Criminal Justice

Man Allegedly Impersonated Dead Mom in Unusual Grand Larceny Case


In a case unusual both for its facts and its application of criminal law, a New York man was indicted today on 47 counts for allegedly impersonating his dead mother to collect some $115,000 in benefits.

“Mark Twain said truth is stranger than fiction and this is a great example of that,” said Brooklyn District Attorney Charles Hynes as he announced the charges against Thomas Prusik-Parkin, 49, and a claimed accomplice. Prusik-Parkin, however, told authorities he’s not Norman Bates, reports the New York Daily News, referring to the infamous character played by Anthony Perkins in Alfred Hitchcock’s famous Psycho movie.

The newspaper provides a photo of the defendant, dressed in drag, as he allegedly impersonates Irene Prusik, who died in 2003 at age 73. Prusik-Parkin is accused of immediately setting the stage for the impersonation scheme by providing the funeral director with the wrong Social Security number and date of birth for his mom, to prevent her death from being noted in government databases.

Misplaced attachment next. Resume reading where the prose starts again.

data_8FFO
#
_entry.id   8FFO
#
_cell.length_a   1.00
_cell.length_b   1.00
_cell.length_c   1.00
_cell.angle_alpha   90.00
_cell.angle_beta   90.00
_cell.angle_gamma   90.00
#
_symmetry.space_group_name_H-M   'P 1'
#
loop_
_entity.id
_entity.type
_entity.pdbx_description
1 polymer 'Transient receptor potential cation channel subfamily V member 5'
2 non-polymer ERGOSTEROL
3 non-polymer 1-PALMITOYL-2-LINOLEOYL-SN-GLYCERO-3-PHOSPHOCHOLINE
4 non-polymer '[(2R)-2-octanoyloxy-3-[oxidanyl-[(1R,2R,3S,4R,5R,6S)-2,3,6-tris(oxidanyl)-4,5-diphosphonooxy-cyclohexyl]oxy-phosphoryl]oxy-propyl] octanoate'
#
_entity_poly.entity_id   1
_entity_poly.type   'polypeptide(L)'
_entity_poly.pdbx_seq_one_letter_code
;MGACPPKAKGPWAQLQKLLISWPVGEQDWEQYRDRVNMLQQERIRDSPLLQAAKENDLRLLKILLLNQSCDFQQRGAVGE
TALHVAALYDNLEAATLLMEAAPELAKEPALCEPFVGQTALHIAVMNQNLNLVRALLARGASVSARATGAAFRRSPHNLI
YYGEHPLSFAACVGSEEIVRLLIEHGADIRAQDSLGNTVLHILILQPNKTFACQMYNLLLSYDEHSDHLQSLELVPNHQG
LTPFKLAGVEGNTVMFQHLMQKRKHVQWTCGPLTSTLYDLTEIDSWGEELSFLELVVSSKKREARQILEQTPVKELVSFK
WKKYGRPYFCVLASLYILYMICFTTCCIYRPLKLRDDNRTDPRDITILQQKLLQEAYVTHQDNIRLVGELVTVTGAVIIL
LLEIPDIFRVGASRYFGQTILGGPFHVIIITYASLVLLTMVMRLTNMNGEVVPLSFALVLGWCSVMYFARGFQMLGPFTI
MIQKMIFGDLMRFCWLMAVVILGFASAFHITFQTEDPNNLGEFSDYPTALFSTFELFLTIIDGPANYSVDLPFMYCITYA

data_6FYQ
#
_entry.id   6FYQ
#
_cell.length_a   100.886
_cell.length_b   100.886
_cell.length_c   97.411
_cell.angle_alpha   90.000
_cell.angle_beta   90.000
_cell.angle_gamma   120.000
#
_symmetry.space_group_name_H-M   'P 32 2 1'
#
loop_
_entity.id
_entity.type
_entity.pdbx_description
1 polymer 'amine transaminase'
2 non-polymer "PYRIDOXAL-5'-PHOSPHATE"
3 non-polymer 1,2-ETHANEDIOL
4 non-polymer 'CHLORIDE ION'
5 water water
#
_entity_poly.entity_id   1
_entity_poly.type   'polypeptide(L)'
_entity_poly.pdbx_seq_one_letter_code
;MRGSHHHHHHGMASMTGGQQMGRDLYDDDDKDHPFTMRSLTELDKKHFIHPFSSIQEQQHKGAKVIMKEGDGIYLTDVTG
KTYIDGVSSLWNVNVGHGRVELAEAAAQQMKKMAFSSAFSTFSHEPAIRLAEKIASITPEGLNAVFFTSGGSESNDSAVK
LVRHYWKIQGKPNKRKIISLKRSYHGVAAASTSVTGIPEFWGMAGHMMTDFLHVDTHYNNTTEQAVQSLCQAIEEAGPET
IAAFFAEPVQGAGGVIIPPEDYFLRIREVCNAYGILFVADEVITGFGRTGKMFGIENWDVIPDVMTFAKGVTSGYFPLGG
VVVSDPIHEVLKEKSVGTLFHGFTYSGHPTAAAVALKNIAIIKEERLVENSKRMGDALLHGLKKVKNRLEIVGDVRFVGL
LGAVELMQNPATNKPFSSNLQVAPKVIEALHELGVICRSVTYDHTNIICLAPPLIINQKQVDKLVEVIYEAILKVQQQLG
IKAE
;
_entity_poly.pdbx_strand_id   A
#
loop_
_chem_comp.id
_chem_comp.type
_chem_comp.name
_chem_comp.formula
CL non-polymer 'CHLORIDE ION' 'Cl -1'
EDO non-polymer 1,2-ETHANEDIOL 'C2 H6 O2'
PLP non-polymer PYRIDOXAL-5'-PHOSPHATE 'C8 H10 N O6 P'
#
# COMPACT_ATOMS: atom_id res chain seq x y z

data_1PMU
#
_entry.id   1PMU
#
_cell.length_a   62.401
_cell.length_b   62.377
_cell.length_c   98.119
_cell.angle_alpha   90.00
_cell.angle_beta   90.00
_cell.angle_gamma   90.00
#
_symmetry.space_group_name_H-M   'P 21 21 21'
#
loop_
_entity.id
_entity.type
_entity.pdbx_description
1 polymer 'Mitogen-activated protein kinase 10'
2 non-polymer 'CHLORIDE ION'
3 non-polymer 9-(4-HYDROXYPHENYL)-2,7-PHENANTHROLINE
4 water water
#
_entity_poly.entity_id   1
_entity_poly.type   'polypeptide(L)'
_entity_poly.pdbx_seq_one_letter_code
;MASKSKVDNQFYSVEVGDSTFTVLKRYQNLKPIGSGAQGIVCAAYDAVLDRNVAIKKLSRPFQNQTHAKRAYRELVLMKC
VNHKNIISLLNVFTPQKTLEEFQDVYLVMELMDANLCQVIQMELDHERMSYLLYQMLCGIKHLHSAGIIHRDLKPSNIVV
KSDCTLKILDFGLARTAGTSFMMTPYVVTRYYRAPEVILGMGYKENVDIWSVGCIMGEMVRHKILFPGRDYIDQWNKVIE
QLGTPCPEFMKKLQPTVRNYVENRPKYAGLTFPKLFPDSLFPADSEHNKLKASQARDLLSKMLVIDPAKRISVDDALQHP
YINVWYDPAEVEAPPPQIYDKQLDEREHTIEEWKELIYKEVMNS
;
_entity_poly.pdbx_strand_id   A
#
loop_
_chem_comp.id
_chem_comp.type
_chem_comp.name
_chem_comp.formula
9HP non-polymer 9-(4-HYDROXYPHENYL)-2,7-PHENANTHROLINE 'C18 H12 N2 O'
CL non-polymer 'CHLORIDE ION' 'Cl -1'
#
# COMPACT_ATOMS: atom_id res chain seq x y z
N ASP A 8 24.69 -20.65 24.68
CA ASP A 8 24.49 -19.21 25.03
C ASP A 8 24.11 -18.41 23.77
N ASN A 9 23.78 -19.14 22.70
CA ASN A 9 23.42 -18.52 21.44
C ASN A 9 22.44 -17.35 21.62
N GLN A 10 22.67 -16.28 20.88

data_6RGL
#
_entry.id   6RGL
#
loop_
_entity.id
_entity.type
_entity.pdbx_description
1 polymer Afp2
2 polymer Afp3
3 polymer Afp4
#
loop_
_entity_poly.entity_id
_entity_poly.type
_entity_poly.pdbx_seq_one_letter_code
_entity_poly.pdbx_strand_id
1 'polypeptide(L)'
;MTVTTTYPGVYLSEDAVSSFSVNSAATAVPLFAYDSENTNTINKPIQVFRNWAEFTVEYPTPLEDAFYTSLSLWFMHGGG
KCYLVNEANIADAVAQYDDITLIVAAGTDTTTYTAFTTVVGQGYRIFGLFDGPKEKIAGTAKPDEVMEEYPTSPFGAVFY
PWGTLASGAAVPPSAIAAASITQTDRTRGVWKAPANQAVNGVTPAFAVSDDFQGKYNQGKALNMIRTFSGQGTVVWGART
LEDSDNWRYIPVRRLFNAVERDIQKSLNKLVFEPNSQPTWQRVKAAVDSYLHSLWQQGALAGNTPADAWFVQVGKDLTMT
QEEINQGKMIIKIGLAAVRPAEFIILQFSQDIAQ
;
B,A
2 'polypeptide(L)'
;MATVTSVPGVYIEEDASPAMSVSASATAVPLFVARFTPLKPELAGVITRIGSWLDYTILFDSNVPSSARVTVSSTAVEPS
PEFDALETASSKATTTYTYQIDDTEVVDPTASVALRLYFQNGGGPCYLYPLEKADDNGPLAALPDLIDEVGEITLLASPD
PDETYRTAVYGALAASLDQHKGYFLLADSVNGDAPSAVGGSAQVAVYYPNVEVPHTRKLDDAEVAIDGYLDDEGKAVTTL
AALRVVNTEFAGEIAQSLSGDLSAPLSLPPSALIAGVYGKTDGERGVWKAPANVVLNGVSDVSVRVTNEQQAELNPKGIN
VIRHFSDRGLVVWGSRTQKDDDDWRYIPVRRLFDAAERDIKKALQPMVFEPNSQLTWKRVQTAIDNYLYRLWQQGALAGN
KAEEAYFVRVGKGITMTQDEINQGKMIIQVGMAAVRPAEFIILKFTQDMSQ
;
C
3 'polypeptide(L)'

Subsequently, he allegedly collected her social security checks, took out a mortgage using his mother’s identity and filed for bankruptcy in her name to obtain city subsidies to help pay rent. At one point, authorities say, he renewed her driver’s license, wearing a wig and a dress, and was captured on surveillance footage, according to the Daily News and the Associated Press.

Prusik-Parkin has pleaded not guilty to charges including grand larceny, forgery and conspiracy. He is being held in lieu of $1 million bail.

The case, which may be unique in New York grand larceny annals, illustrates the broad array of fact-patterns to which the charge can be applied, notes the New York Criminal Lawyer Blog.

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